Disclaimer: I have a general interest in science and a BSc in computer science, I use this site [] ( > 1% climatoligists ) to help me with any unfamiliar concepts peculiar to climate science.
  • by syphax (189065) on Tuesday November 14, 2006 @09:28PM (#16847632) Journal

    Hey man,

    Here's an interesting exercise: replace "India" everywhere in your post with "the U.S.", and you'd basically have the status quo. If anyone is getting invaded over global warming, it'd be us. Except no one else is really into invading right now. You may not have noticed, but the U.S. is a teensy bit behind the rest of the developed world on this issue. And we're the ones accusing others of plotting to tear us down by saddling us with emissions restrictions. You've actually captured the situation quite nicely, but in reverse.

    it's useless unless we can convince ALL countries to do something about it. I don't see any way of achieving that short of war.

    There was a time, ancient history now, when nations employed something called- wait for it- diplomacy. You seem fixated on some sort of war on global warming. Frankly, I think that idea is, pardon me, retarded.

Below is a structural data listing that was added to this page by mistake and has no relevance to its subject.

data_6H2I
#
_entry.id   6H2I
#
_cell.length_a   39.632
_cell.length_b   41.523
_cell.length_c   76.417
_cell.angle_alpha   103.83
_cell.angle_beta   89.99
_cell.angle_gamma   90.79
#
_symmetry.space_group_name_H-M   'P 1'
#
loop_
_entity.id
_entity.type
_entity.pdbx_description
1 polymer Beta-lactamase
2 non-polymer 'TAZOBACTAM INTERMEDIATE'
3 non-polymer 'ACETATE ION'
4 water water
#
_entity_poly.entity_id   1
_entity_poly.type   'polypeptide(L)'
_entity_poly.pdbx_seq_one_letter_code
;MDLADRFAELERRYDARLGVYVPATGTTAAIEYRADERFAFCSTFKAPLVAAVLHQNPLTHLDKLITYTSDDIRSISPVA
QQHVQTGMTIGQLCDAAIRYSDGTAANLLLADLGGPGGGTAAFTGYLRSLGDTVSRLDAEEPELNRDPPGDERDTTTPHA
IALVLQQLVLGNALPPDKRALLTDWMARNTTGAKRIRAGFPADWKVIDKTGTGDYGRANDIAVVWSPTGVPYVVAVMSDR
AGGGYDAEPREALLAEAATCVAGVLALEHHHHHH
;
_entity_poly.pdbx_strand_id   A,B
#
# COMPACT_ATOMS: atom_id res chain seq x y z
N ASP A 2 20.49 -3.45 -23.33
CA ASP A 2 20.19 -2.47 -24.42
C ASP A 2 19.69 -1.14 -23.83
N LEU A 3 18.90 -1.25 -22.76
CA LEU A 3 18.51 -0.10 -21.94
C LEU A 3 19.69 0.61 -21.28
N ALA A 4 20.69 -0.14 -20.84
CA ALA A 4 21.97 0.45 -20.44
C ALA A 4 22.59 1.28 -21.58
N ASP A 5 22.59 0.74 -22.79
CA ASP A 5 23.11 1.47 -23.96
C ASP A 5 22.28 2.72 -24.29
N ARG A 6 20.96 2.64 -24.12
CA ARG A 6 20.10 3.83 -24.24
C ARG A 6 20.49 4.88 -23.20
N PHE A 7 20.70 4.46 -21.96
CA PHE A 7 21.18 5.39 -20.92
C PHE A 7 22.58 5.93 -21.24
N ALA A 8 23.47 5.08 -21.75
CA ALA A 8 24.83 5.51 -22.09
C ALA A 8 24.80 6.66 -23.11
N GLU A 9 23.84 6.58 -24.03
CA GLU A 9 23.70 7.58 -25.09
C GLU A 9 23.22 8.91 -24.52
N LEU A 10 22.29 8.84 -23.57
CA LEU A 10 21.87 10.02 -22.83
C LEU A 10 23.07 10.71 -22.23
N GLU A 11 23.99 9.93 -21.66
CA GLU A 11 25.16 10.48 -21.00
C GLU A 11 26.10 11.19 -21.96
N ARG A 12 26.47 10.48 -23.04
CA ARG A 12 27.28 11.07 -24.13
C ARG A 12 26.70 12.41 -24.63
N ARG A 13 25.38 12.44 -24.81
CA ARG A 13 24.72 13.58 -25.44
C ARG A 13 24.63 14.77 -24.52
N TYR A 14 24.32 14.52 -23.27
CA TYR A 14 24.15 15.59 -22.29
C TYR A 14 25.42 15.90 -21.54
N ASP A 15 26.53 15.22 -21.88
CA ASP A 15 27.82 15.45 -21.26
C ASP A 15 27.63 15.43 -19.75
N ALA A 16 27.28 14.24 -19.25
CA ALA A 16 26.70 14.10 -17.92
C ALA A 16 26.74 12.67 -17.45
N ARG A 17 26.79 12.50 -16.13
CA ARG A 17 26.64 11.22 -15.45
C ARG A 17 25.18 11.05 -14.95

You are mixing up a lot of issues. India and China have less oil than the U.S., so they will have similar geopolitical motivations to move away from it. Interestingly, the US, India, and China all have a buttload of coal; what will be necessary is to strike a deal on using that, or at least sequestering the CO2. Sequestering carbon will probably increase generating costs by 20% or so (that's the number I recall). Factor in distribution costs and you're looking at a 10% increase at the outlet of the cost of electricity. Not insignificant but not exactly catastrophic. Transportation is more challenging but still feasible. Let GreenFuel [] get their technology mature and use the CO2 from the coal plants to make biodiesel. I don't know what the technology will be, but the point is it's not that hard to do. But right now utilities, oil companies, etc. don't have the incentives to do jack. We do need global consensus, (and yes, it's OK if North Korea and friends don't play), and that isn't easy. But to oversimplify, it really comes down to the US, China, India, and Russia. That's where most of the coal is. Oil will more or less take care of itself through the price of scarcity and where it's located. Natural gas is a low carbon/unit energy fuel, so we don't need to worry about it so much either. If we figure out how to mine the methane hydrate deposits, though, all bets are off!